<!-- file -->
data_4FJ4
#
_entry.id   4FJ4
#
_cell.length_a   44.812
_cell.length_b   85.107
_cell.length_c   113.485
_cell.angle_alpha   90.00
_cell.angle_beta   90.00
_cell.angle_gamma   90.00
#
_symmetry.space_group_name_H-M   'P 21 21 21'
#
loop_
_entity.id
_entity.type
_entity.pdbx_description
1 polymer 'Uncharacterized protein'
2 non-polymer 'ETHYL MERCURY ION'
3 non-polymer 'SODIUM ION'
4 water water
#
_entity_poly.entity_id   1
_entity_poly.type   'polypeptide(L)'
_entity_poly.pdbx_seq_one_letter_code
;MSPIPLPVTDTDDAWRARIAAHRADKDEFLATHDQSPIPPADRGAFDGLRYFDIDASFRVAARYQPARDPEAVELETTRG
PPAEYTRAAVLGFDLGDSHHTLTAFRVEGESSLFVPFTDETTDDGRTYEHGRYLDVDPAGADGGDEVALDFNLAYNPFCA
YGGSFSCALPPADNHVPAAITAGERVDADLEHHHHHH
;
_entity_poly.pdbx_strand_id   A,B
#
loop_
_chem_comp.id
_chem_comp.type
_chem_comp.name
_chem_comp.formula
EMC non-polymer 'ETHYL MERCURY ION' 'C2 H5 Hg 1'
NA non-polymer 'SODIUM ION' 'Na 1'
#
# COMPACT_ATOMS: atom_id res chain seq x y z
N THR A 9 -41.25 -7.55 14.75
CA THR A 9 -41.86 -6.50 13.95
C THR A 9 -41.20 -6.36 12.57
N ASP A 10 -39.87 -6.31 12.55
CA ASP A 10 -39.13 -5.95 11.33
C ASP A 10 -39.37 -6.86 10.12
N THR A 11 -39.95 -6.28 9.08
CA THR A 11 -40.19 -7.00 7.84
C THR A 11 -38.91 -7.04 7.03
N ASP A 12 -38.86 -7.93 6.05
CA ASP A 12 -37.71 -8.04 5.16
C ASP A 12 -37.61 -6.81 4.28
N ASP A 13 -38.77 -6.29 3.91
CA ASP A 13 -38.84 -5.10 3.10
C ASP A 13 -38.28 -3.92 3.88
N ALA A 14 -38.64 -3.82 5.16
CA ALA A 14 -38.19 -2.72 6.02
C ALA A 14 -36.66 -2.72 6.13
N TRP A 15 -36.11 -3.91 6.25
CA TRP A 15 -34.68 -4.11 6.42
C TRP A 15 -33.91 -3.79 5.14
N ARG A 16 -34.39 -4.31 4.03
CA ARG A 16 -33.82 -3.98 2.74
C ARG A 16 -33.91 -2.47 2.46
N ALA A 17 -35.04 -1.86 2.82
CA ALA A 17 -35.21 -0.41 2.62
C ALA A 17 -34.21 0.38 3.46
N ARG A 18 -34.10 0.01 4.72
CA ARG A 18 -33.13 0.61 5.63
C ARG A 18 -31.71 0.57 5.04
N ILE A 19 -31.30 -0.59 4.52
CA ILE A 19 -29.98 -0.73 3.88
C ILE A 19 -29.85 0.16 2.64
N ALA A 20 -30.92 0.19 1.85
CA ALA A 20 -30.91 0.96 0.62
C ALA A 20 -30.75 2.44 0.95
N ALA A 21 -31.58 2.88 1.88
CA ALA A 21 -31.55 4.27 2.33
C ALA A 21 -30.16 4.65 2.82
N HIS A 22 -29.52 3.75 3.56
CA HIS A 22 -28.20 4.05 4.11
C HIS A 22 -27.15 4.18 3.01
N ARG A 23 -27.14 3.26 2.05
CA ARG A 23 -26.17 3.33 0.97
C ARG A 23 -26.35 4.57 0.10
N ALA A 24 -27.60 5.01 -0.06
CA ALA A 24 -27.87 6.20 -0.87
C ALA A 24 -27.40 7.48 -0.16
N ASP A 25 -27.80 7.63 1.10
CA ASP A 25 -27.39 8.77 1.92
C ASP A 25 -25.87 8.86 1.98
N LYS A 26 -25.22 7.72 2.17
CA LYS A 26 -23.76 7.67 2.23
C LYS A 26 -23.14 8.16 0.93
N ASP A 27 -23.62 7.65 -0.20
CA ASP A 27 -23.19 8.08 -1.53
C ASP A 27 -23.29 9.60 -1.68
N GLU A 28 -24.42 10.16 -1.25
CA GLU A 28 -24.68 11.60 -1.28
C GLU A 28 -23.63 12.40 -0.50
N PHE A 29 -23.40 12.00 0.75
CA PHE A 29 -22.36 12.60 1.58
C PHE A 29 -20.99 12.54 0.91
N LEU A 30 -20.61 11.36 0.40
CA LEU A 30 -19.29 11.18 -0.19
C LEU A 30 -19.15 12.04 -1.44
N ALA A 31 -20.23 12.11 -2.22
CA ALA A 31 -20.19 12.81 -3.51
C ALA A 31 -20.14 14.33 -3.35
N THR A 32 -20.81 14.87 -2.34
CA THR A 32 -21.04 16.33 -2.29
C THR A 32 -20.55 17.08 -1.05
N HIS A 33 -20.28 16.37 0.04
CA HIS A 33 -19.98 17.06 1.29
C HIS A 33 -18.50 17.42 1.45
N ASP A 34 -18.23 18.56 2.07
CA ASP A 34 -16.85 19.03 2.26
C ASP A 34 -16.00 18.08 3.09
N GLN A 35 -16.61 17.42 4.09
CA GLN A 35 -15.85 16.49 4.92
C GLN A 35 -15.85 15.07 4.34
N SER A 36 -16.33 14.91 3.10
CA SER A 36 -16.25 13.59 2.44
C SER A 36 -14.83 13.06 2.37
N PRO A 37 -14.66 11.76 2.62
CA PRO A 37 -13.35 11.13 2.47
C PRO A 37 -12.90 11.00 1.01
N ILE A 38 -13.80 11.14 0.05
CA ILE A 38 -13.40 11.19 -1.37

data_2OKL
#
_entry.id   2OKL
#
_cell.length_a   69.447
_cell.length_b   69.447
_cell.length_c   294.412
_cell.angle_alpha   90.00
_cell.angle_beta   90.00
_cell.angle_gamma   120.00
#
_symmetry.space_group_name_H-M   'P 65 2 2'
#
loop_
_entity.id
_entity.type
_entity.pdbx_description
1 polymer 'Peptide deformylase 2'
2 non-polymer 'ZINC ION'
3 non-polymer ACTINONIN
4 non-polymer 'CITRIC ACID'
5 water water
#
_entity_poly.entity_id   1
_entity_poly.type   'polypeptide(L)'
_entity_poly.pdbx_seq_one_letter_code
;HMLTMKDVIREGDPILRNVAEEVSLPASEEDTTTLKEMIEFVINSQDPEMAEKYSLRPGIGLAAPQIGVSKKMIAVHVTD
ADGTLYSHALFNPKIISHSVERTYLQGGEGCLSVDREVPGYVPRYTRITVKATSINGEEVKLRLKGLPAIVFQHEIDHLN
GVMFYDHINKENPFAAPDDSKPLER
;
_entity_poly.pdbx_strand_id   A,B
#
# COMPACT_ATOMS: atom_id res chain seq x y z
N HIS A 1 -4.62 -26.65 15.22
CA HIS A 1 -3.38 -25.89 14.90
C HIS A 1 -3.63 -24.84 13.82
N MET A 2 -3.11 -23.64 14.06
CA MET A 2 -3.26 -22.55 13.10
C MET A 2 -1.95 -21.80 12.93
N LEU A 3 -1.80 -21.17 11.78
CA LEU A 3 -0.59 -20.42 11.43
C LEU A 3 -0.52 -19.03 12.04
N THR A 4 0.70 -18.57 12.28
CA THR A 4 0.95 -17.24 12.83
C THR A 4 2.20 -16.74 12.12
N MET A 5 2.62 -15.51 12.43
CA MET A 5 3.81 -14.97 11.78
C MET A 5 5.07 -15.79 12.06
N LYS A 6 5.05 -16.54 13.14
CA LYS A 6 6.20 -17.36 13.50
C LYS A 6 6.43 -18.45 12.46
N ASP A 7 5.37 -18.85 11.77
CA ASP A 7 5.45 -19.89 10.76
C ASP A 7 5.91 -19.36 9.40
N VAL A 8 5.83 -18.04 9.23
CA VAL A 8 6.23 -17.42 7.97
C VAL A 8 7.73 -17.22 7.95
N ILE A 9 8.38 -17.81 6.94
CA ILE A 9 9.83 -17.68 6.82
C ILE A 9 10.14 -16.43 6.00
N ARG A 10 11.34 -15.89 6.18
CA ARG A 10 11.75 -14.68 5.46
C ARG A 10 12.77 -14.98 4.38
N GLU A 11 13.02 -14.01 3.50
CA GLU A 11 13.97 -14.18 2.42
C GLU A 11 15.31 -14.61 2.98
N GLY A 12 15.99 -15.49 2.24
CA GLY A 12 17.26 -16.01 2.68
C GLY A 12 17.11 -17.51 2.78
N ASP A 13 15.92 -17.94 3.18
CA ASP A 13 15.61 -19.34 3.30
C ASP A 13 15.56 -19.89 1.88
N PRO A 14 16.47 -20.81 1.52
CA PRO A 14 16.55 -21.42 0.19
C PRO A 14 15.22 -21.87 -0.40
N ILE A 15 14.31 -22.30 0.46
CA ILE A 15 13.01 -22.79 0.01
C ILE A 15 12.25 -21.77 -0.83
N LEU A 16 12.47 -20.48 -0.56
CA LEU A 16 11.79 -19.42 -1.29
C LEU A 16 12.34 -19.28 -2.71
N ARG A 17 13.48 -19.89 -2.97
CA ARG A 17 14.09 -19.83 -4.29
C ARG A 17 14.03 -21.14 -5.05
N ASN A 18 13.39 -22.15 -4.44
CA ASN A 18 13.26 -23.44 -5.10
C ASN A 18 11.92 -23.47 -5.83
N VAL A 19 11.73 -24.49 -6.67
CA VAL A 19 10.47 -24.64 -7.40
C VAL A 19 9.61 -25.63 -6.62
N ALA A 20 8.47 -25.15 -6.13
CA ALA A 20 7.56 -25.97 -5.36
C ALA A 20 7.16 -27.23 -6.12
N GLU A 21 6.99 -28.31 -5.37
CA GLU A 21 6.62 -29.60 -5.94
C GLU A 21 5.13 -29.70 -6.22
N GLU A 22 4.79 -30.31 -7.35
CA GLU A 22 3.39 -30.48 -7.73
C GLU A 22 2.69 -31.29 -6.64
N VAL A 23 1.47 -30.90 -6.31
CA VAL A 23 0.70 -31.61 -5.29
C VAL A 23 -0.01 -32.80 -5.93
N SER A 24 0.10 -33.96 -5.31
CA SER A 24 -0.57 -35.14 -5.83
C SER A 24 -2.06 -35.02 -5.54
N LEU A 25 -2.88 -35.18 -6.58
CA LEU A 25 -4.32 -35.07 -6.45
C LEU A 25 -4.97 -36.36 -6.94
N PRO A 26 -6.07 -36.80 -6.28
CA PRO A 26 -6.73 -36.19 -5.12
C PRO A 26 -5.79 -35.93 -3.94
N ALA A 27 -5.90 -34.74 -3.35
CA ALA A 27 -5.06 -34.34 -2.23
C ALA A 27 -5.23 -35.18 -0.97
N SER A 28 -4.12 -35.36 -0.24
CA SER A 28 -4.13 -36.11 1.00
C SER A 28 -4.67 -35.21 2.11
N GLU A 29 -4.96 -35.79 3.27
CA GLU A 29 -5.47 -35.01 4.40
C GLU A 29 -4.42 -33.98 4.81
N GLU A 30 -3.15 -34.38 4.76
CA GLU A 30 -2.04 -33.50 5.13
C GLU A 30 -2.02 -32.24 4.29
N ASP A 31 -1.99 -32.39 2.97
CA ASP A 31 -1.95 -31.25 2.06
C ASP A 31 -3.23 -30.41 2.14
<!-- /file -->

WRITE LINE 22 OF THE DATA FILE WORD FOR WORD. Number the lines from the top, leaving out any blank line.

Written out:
#